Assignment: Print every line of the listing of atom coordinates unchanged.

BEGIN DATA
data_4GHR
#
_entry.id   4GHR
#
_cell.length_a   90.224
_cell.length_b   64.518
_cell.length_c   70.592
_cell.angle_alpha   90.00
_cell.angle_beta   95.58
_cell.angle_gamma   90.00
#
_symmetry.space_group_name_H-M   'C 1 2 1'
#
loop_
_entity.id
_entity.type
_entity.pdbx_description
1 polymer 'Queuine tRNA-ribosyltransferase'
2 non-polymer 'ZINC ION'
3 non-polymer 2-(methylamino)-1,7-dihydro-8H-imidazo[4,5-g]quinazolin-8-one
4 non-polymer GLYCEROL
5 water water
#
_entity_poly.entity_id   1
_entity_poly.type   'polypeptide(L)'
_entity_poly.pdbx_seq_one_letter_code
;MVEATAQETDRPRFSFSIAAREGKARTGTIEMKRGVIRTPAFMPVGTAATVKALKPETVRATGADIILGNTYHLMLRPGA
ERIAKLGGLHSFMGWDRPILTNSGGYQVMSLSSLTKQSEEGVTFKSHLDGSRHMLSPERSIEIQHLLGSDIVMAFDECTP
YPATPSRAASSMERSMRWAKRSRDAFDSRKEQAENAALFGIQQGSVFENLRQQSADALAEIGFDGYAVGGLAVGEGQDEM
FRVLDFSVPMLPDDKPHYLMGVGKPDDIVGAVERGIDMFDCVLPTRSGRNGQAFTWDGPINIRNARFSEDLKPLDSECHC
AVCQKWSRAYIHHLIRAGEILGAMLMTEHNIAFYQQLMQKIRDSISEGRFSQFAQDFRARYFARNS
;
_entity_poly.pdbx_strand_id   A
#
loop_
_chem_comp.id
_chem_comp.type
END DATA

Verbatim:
data_4GHR
#
_entry.id   4GHR
#
_cell.length_a   90.224
_cell.length_b   64.518
_cell.length_c   70.592
_cell.angle_alpha   90.00
_cell.angle_beta   95.58
_cell.angle_gamma   90.00
#
_symmetry.space_group_name_H-M   'C 1 2 1'
#
loop_
_entity.id
_entity.type
_entity.pdbx_description
1 polymer 'Queuine tRNA-ribosyltransferase'
2 non-polymer 'ZINC ION'
3 non-polymer 2-(methylamino)-1,7-dihydro-8H-imidazo[4,5-g]quinazolin-8-one
4 non-polymer GLYCEROL
5 water water
#
_entity_poly.entity_id   1
_entity_poly.type   'polypeptide(L)'
_entity_poly.pdbx_seq_one_letter_code
;MVEATAQETDRPRFSFSIAAREGKARTGTIEMKRGVIRTPAFMPVGTAATVKALKPETVRATGADIILGNTYHLMLRPGA
ERIAKLGGLHSFMGWDRPILTNSGGYQVMSLSSLTKQSEEGVTFKSHLDGSRHMLSPERSIEIQHLLGSDIVMAFDECTP
YPATPSRAASSMERSMRWAKRSRDAFDSRKEQAENAALFGIQQGSVFENLRQQSADALAEIGFDGYAVGGLAVGEGQDEM
FRVLDFSVPMLPDDKPHYLMGVGKPDDIVGAVERGIDMFDCVLPTRSGRNGQAFTWDGPINIRNARFSEDLKPLDSECHC
AVCQKWSRAYIHHLIRAGEILGAMLMTEHNIAFYQQLMQKIRDSISEGRFSQFAQDFRARYFARNS
;
_entity_poly.pdbx_strand_id   A
#
loop_
_chem_comp.id
_chem_comp.type